While the timing of “Set It Up” and “Booksmart” — and don’t forget the Silberman-penned “Isn’t It Romantic,” which hit theaters in February, right between the wrapping of Wilde’s film and its SXSW debut — might seem wild, Silberman said it was the result of years of hard work and staying true to the kind of films she wanted to make.
“I had been hoping to make a high school movie for a long time,” Silberman said. “I told Olivia I wanted to make a Nora Ephron movie, and I wanted to make a ‘Clueless’ type movie, because those were the movies that made me want to write when I was younger.”
Silberman hailed Wilde for having her own clear vision of what she wanted to create: “Training Day” as a high school movie. “She was really playing into the idea that high school is war, and she had this incredible vision and energy and vibe about the kind of high school movie that she wanted to make,” Silberman said. “She wanted to tell a story about two brilliant best friends and really have it reflect 2019.”
“We were thinking a lot about the generational anthems that high school movies can become,” she added, pointing to films like “Clueless,” “Dazed and Confused,” “The Breakfast Club,” and “Fast Times at Ridgemont High” as key guideposts. “They’re so evocative of the decade that they’re set in and what it was like to be a teenager in that decade, but they’re also so timeless,” Silberman said. “You can watch any of those movies and get as much out of it now as you did back then.”
Silberman said they also drew inspiration from buddy comedies that hinge on the relationship between best friends, like “Bridesmaids,” “Outrageous Fortune,” “Thelma and Louise,” and “The Big Lebowksi.” Keeping the central relationship at the heart of the film was elemental, but it got even easier once Wilde cast Feldstein and Dever.
“Beanie and Kaitlyn are the most inspiring of all,” Silberman said. “Once they were there, it was so easy. Writing for them is the easiest thing in the world.” It didn’t hurt that the duo bonded intensely during production, going so far as moving in with each other and becoming best friends in their own right.
Inspired by Feldstein and Dever (plus a stacked cast of supporting stars, including breakout Billie Lourd, Molly Gordon, Diana Silvers, Jessica Williams, Victoria Ruesga, Skyler Gisondo, Eduardo Franco, Mason Gooding, Noah Galvin, and Austin Crute), Silberman and Wilde set about making a movie that could speak to the younger generation and honor their uniqueness.
“They’re so smart and brave and progressive,” she said. “And we thought a lot about what it’s like to grow up as a smart, young woman with the role models that they’ve had their whole lives. We talked a lot about what it’s like to be a high schooler who grew up with ‘lean in’ as a concept that had been used basically your entire life, as opposed to something you had to learn about later as a young woman.”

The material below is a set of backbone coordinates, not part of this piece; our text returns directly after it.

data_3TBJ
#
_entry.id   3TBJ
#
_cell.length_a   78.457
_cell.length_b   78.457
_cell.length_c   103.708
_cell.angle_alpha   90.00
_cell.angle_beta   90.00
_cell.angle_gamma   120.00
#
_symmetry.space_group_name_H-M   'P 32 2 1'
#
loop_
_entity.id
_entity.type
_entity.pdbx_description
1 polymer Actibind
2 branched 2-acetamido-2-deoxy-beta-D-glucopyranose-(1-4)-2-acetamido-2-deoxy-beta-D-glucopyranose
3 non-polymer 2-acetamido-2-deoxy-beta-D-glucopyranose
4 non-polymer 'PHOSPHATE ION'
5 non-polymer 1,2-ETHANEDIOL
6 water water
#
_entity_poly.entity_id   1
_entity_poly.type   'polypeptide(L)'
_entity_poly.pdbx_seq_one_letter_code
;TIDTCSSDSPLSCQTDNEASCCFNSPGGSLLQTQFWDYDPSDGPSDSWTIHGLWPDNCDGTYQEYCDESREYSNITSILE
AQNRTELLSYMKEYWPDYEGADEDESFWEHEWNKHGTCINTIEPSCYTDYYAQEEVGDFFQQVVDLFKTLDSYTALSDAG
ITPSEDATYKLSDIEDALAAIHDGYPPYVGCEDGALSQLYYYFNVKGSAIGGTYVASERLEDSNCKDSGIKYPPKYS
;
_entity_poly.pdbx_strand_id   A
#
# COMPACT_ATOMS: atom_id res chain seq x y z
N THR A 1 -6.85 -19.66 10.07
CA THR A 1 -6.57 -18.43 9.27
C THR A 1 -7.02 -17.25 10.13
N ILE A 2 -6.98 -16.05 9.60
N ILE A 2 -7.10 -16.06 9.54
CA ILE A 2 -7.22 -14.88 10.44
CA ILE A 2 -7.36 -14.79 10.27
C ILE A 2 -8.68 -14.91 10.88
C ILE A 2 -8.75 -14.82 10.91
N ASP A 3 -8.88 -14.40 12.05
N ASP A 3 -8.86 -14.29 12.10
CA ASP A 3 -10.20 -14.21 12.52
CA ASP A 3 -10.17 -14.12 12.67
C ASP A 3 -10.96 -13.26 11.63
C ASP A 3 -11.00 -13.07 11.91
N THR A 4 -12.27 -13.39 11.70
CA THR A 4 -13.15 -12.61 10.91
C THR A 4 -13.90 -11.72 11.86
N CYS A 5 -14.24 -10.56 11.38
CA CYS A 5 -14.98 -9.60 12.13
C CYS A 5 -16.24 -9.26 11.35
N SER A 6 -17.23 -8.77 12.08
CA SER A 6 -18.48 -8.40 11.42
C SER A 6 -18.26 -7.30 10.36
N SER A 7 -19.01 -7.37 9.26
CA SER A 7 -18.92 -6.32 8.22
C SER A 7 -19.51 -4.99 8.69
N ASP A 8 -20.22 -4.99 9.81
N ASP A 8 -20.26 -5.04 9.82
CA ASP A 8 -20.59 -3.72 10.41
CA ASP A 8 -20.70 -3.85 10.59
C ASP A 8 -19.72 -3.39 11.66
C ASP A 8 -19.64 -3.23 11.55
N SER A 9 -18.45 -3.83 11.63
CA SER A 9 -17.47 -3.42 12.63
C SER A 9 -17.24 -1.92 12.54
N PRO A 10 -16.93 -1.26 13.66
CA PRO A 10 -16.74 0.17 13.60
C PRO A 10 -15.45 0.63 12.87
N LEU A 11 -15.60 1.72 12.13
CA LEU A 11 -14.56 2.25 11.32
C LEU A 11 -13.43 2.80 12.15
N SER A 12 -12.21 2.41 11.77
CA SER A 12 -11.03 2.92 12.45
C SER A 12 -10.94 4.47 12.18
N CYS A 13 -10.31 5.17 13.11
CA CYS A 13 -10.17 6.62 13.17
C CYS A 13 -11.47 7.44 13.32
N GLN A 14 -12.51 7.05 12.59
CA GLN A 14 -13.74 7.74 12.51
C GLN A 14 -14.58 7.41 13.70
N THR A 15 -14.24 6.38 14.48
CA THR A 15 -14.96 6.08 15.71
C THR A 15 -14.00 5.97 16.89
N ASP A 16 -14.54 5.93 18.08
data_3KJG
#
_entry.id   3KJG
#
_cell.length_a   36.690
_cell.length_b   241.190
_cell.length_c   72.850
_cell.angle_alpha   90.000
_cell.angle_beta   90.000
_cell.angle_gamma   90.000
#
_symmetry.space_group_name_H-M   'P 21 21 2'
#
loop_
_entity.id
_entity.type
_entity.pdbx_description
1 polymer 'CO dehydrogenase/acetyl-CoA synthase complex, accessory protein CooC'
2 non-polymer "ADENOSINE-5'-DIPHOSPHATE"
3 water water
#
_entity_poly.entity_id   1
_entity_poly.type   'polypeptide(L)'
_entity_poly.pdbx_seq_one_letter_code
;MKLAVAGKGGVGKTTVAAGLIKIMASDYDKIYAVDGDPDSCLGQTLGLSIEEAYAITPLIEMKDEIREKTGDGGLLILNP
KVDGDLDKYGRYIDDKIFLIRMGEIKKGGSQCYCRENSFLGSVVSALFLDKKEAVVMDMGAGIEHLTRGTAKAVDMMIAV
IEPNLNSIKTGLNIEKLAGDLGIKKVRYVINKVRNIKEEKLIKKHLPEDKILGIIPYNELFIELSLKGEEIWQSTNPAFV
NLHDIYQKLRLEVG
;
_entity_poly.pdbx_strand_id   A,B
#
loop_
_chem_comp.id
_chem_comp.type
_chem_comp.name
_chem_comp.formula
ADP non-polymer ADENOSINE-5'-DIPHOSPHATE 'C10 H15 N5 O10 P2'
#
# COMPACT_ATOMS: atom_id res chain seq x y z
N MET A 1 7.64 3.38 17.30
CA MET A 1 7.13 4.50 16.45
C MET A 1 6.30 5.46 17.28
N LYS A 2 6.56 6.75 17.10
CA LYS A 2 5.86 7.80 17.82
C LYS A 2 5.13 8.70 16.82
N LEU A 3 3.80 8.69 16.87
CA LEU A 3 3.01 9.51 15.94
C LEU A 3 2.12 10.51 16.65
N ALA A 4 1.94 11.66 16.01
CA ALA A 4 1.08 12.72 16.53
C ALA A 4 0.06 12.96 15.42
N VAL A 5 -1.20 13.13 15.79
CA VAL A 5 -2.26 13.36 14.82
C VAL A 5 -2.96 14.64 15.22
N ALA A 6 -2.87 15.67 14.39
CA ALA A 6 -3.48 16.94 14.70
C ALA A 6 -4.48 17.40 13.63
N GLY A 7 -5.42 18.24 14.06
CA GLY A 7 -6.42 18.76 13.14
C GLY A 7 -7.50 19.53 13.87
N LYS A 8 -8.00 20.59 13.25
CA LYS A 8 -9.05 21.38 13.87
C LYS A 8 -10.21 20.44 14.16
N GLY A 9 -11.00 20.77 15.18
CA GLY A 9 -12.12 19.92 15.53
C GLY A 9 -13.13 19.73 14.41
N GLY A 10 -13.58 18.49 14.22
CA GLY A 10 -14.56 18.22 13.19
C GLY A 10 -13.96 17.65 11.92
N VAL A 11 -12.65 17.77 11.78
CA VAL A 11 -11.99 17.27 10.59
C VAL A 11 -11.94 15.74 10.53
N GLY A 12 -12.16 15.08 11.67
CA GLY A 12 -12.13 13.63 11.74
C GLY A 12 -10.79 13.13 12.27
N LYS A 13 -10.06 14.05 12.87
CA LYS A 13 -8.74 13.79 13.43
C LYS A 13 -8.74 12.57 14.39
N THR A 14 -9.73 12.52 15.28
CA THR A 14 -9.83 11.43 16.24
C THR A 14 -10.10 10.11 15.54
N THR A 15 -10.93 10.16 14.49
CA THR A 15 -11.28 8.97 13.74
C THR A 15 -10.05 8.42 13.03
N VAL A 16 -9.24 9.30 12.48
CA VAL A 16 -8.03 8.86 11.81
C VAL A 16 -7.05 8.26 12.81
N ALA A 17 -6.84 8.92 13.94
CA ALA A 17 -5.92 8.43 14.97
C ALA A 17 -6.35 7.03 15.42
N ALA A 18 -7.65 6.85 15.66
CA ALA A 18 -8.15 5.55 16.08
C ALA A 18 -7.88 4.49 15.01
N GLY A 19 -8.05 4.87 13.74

Francois Duhamel / Annapurna Pictures
When the film started shooting in May of last year, Silberman was on set most days — a “very rare” experience for a writer, and one she previously enjoyed while making “Set It Up” — which allowed her and first-time feature director Wilde to continue to build their vibrant, hilarious buddy comedy.
“It was a very evolving process, the core of the story and the script stayed true to what it was from the beginning, but making a movie is a chemical equation of the location and the weather and the day and the set you end up on and the prop that you end up with,” she said. “To be able to work with the actors and with Olivia to help adapt the script to the reality of what we had in front of us was so, so, so much fun.”
Despite a crunched shooting schedule and a fast-paced environment, Silberman still lights up when talking about the production. “I was nostalgic for it while it was happening,” she said. “This is the only movie I’ve ever been on where I wish it was an 150-day shoot instead of a 26-day shoot. … It was four weeks of nights, which can literally drive someone crazy, it can send someone to the loony bin, but it felt like a party the whole time.”
Silberman said she and Wilde are already planning to do something together again soon, “kind of another female buddy comedy, but about women in a different phase of their lives.” Earlier this month, Silberman signed on for another dream project: a rom-com that reteams her with “Set It Up” stars Zoey Deutch and Glen Powell for a new rom-com tentatively titled “Most Dangerous Game.” The film is not a sequel, but it does promise to do more of what Silberman hopes to keep doing with her career.
“I think I’m hoping to just make more movies about smart women who feel like the friends I have in real life who make me laugh,” she said. “So, that’s kind of the general overarching goal and then there are some specific ones underneath that.” Sounds smart.
Annapurna Pictures and United Artists Releasing will release “Booksmart” in theaters on Friday, May 24.